• At its simplest, are you behind competitors on share, volume, value, profit? That’s a sign to give effectiveness 80% of your time and efficiencies 20%. You should only be working on the marginal gains if you’re performing highly already.
  • Get econometrics or increase its scope massively. If you cannot measure horsepower you will distract yourself with cogs.
  • A new metric for the board: ‘Efficient Effectiveness’. What can be measured, can be managed, so let’s put efficiencies in context of growth and always show them together. £10m saved: £100m created, great. £10m saved, £20m created, hmm. Conversion up 3.7%, profits up 5%, awesome. Conversion up 3.7%, profits up 0.1%, yeah, something’s off.
  • Another new metric for the board: ‘Long Effectiveness Potential’ – this is the ratio of marketing budgets pointed at long-term growth versus short-term stimulation and optimisation. It’s a proxy for how much you are geared to return to future shareholders generously, not just satisfy open mouths immediately. Alarm bells should go off when this ratio falls below market share maintenance levels.

There will no doubt be more ways out. Hit us up…

We will perhaps look back at this period and feel a little silly. Why were we so distracted? Or maybe we’ll be proud that we nailed the efficiency bit but treated it as the platform to build the real difference on top of. The choice is ours.

To be absolutely clear, we are not anti-efficiency. We are pro-growth. At BBH we have many efficiency products for our clients. But we should just remember this: efficiency is nice, effectiveness is just so much better.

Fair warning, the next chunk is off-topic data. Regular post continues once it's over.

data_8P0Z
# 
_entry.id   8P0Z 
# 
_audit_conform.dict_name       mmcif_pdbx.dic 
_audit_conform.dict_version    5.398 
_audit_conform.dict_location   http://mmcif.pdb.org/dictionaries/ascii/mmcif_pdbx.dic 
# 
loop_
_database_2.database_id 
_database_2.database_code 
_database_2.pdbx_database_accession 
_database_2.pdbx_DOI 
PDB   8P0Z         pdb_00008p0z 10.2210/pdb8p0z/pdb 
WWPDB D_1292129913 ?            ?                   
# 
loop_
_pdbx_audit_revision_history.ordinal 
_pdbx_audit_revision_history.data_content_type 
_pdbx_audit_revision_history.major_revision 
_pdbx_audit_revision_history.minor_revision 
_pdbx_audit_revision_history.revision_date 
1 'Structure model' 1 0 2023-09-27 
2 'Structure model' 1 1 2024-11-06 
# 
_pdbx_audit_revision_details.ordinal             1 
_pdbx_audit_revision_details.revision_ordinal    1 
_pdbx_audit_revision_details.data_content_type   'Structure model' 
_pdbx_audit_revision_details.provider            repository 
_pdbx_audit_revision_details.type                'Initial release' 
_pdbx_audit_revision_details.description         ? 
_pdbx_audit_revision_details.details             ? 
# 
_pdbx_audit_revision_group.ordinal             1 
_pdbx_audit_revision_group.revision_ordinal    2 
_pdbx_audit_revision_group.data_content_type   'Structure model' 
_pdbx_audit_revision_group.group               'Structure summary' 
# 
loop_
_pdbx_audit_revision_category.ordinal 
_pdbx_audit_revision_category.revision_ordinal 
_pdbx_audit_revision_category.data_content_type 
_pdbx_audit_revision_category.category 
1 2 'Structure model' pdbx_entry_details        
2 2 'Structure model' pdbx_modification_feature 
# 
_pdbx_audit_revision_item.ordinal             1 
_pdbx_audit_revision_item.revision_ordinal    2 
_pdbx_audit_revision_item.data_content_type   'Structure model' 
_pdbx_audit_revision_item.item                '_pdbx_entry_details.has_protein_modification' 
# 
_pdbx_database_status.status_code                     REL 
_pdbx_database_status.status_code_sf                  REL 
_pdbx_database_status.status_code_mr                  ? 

7 Responses

  1. Quick engineering metaphor in support of your elegant maths …

    imagine that the growth engine is a four cylinder car engine (or four stroke internal combustion engine if you are technical and picky)

    the cylinders are (and they can appear in any order, as they are linked by a crank shaft):
    – ideas
    – markets
    – finances
    – organisations

    So for growth to occur ideas (1) must be generated to be tested in markets (2) so that winning ideas can be further funded (3) so that organisations can scale up (4) to create the real world growth (which creates the base level for the next rotation that starts with ideas again : growth is iterative after all)

    n.b. all cylinders are equally important (good ideas are no more important than good finances) This is not a request for the pre-eminence of ideas.

    but if you set any of them to 50% the output of the whole machine will run at 50% (cf weakest link metaphor, unpacked). Indeed there is not much point optimising any of the other three cylinders if one of them is firing blanks

    so, tinkering around with getting your ideas from 0.5 to 0.6 next time round (as you put it so well with your 0 to 0.1 notion) is not the way to get growth

    nor is just fiddling around in the “market” cylinder and trying t squeeze out a few extra daily sales in the market (n.b. worth doing, indeed a critical function, but only one of four critical functions)